Andrew: This is what I love about you. It's… you'll take science, and you'll bring it back to that patient in front of you. 

Leah: Thank you.

Andrew: I've got to ask, though, we talk about maternal RNA, and obviously, that's half of the gamete. There's a paternal part, as well.

Leah: Yes. 

Andrew: I was interested in a paper I glanced at. I'm not claiming that I'm an expert in this at all. But I was very interested that there's a normal delay in the...do I say the word "balance?" That basically, the first few divisions of a cell are controlled by the maternal DNA, and then the paternal DNA comes in and sort of, they work as a team. 

Leah: Yes. 

Andrew: And there's certain instances where that aspect of the paternal DNA coming in to further the cellular replication can actually be delayed by certain outside influencers.

Leah: Yes. And what I found most fascinating myself with that was just that the maternity DNA can kick out the paternal line, if she feels like it.

Andrew: So, not just sperm, not just with coitus, with intercourse, where, you know, we've read previously with, you know, a female that, let's say, has multiple partners in one...do I say the word "sitting?" In one sitting...standing line, bending, whatever. But...

Leah: She could be sitting next to you.

Andrew: Yeah, that it basically kicked...the female's body kicks out the previous sperm..

Leah: Yes. 

Andrew: And accepts the subsequent sperm as, basically, a, you know, a more suitable suitor, more suitable mate, if you like. 

Leah: Yes. 

Andrew: Now, what you're saying is not just then, but she might go, "Yeah, no. That was a wrong decision."

Leah: Exactly. Yep, yes. And that's where we're sort of looking at, you know, the mitochondrial health, and the material transfer of mitochondria and mitochondrial diseases. And the maternal line chooses most of it. 

There were two cases that came out, and they were case reports that came out last year that showed some paternal carrying of mitochondrial health. But we're sort of in a "watch this space" area. But at the moment, science is believing that it's all maternally controlled.

Andrew: Wow. So, we're all kangaroos. Sorry.

Leah: Okay, maybe? It's an interesting area. Look, I mean, when I was studying my master's, I had a wonderful lecturer, and her analogy that she gave to men...so, if a man came in, and he had high DNA fragmentation in his sperm, she'd basically sit him down and go, "Right, this is how it all works. So, you've got the egg and you've got the sperm, and if you come over to the egg with all of your garbage in the head of the sperm, the egg then stops everything, tries to clean you up, and then she cleans her own egg up, and then she enables fertilisation to occur. So if you come over with lots of garbage, she's going to run out of energy to be able to do everything." 

Andrew: Right.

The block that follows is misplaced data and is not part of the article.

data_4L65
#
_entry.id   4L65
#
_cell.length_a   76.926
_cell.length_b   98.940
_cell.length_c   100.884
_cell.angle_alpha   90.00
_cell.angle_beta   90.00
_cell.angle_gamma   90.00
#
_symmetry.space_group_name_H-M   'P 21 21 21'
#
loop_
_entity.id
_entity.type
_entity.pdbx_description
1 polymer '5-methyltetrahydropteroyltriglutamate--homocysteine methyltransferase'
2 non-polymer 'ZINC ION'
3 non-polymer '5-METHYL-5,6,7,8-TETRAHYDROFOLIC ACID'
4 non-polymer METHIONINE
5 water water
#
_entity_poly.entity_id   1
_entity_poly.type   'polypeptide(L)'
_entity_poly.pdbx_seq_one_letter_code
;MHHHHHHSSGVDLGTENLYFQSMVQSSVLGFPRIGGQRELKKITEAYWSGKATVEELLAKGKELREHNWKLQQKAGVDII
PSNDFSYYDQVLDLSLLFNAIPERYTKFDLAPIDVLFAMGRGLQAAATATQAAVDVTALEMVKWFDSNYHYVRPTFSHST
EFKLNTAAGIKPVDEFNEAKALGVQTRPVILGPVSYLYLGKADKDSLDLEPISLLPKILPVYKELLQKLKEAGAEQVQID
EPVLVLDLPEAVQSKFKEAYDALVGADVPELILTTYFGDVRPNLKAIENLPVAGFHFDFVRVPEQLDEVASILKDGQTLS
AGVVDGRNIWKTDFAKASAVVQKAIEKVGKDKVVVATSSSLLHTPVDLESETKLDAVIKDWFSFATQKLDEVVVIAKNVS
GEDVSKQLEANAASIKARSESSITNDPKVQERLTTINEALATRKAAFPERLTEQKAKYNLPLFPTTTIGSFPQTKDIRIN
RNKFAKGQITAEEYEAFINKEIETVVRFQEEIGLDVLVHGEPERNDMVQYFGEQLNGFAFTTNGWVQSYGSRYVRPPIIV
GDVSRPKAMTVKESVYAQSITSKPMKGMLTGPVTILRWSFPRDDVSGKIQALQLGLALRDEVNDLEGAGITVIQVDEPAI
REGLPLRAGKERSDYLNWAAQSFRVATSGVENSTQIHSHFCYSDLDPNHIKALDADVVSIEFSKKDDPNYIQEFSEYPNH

Leah: And so that always motivates guys to go, okay, I'd better do some of these things. But what we're now realising is not only does she do that, but she can actually selectively choose whether or not she accepts some of the DNA from the paternal line. That's pretty amazing.

Andrew: Yeah. So...that's pretty amazing, but also a big call-out for not just treating the female, and treating the male.

Leah: Yes.

Andrew: I mean, that's the biggest call-out I've heard, basically. Because if you want a successful pregnancy in the wife, you better not give garbage. 

Leah: Basically. And if you give garbage, you make for a more difficult pregnancy. So it all comes down to, you know, the mitochondrial health within the egg itself. The older she gets, the older the mitochondria get, unfortunately, and the lower the CoQ10 concentration, etc. 

Andrew: Yep. 

Leah: And so then she's used up so much energy to clean up all the sperm, then you've obviously got a weaker embryo, which makes for a more difficult pregnancy, which then makes your child less healthy.

Andrew: I've just tagged on to something you said then, CoQ10. 

Leah: Yes. 

Andrew: And I'll always remember, I think it was Ruth Trickey I heard it from first. 

Leah: Yes. 

Andrew: And my memory of her words were on the basis of one in-vitro study, and she used it on the basis of results that she got, that she routinely used, I think she said 100 milligrams of coenzyme Q10, as ubiquinone. And you know, it was just this bang statement. What's your call on that now, and with the ubiquinone, ubiquinol, do you care? Like, what's your call on that now? Where are we at?

Leah: So, when I've looked at the latest research, the papers even published this year, go figure...it's only March, but I found a couple. 

Andrew: Right. 

Leah: So, 600 milligrams is the recommendation. 

Andrew: Yep. 

Leah: And it's ubiquinol form, over ubiquinone form. And look, I mean, in clinical practice I'll sometimes still do a combination, but I do try and use the ubiquinol, if I can. 

Andrew: Yeah. 

Leah: But if I can get a woman to 600 milligrams, I do think that there's a much better impact, and the older she is, the higher I go.